Seventy-seven percent of those surveyed listed beef as their first protein choice when it came to proteins overall, and 93 percent reported eating beef at least monthly. But the bad news is, the survey results showed that the proportion of heavy beef eaters – or those eating beef more than three times a week – stands at only 25 percent, down significantly from 44 percent 10 years ago. 

Polly Ruhland, Cattlemen’s Beef Board former chief executive officer, said “There is less beef available on a per capita basis than in the year 2000, but while that has changed in the last two years, the perception by consumers is that beef prices are higher, so they are eating less beef.”

CBI helps those in beef checkoff programs to understand why consumers say they are eating less beef and address those concerns through advertising campaigns, social media channels and in the grocery stores. That is your beef checkoff at work for you. Don’t mess with it.

Grilling season is over, and there are large amounts of beef and pork waiting to hit the grocery stores, so meat prices should drop at the grocery stores. Hopefully, if consumers like beef that much, they will start buying more of it.

     When one wants to change a Wyoming statute, you need to give it a good deal of thought. It is similar to going to court before a judge. One really never knows what the final outcome will be. Some state statutes, especially those concerning Wyoming’s water laws, should be left alone, as they are some of the best water laws in the country.

But, if there is not a real threat to the intent of the statute or it is archaic, maybe our legislature needs to take a look at it. That is, if they can bring that statute up to date safely and keep the intent.

So, the question I have for you is, should we modernize Wyoming’s trespass laws? I’m not talking about the hunting or antler collecting trespassing laws. I’m referring to the original trespass statutes in our state constitution.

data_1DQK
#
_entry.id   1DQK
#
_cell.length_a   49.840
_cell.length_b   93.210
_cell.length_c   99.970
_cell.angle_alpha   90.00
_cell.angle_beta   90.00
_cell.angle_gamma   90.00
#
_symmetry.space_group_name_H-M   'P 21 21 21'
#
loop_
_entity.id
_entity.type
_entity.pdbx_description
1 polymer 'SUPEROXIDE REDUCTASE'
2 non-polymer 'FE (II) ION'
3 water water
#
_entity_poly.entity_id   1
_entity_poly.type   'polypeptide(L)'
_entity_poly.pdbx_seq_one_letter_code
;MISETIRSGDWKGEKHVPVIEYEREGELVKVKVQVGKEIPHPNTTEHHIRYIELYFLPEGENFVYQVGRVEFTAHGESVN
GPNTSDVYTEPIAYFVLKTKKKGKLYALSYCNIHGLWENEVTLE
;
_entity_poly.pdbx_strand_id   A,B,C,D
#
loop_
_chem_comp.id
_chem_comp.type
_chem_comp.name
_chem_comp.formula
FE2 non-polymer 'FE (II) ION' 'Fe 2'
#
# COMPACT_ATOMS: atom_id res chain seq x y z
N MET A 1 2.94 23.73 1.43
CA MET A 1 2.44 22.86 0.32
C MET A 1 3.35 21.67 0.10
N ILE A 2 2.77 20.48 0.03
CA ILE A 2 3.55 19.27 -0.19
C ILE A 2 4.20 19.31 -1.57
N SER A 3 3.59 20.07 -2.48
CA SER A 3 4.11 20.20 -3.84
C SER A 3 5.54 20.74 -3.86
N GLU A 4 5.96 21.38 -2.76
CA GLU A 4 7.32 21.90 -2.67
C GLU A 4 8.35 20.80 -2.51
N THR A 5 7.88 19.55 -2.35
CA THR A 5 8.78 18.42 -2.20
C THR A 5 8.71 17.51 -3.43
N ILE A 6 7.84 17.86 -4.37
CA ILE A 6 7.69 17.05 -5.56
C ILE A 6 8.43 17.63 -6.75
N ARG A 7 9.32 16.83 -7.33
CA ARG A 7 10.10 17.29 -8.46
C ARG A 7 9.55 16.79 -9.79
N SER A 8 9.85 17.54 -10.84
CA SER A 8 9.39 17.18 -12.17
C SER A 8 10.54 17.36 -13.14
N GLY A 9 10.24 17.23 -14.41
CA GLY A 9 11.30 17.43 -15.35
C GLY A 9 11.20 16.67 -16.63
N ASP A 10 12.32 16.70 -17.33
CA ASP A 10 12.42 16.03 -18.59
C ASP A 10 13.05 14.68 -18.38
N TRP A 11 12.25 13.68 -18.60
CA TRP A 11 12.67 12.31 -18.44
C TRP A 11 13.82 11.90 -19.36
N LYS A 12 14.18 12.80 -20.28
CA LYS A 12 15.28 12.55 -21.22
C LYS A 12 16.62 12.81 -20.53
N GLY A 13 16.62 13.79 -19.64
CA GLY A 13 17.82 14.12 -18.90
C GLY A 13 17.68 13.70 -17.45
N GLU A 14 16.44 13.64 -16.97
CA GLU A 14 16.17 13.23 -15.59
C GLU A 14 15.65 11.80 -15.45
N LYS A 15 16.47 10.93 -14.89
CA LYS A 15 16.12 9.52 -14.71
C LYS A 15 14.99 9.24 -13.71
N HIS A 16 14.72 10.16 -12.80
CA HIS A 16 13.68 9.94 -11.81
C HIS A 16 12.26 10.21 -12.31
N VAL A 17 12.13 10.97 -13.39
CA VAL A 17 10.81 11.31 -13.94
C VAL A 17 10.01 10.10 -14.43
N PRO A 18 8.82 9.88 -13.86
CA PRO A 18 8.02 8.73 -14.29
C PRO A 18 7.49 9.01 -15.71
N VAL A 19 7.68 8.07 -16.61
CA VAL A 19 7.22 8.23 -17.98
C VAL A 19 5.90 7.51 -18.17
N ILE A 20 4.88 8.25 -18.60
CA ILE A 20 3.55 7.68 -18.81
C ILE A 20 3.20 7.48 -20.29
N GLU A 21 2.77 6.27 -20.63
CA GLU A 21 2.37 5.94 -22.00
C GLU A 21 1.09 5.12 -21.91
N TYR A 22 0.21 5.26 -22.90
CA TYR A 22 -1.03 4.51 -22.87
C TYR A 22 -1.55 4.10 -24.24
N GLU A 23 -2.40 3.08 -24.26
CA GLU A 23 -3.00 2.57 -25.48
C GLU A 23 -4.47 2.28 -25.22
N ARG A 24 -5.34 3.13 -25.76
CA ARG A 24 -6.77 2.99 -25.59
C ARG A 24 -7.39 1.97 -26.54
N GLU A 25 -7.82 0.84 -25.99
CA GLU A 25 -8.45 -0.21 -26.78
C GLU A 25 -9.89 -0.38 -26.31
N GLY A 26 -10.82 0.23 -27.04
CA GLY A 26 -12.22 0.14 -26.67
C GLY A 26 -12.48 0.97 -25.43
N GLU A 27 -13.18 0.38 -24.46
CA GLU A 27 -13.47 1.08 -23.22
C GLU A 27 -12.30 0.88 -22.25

The last couple of years, trespass has come up in court cases concerning trespassing across private lands to gather data. The ranchers won their case, and now, it is under appeal. Western Watersheds Project, National Press Photographers Association and Natural Resource Defense Council brought a suit against the state of Wyoming over the new statutes. Just last week, the 10th Circuit Court of Appeals still found the laws may be unconstitutional, saying they may violate First Amendment rights. The case has been remanded back to district court in Wyoming, where it will be reconsidered with the appeals court findings.

So, as to not muddy the waters, we should most likely not try to change the old trespass laws until all of this get settled first. When we look at it, our new laws and the old laws are apples and oranges. The new laws were just trying to protect private property rights and were not intended to block lawful data collection.

When is trespass not trespassing?

The court, in the latest case against the state, said, “We conclude that the statutes regulate protected speech under the First Amendment and that they are not shielded from constitutional scrutiny merely because they touch upon access to private property. Although trespassing does not enjoy First Amendment protection, the states at issue target the ‘creation’ of speech by imposing heightened penalties on those who collect resource data.”

That means we need to clean up the First Amendment parts and still keep a balance with private property rights. They are both guaranteed under the Wyoming statutes

At the proper time, we do need to modernize our trespass laws to protect our private property rights. Under the current trespass law, the trespasser is guilty of criminal trespass if he or she enters or remains on or in the land or premises of another person, knowing he or she is not authorized to do so or after being notified to depart or to not trespass. Notice must be given by personal communication to the person by the owner or occupant, by his agent or by a peace officer or the posting of signs reasonably to come to the attention of intruders.

As you can see, it is up to the landowner to tell a trespasser he or she is trespassing and prove it. If the old laws were like today’s hunting laws, it is up to the trespasser to know where they are located. That is easy today with modern GPS technology.

Judges are too lenient today with trespassing. They come down hard on someone found trespassing in town but easy on people found trespassing on your ranch or farm.

Remember, ranchers and farmers are just like people in towns. They just have bigger backyards.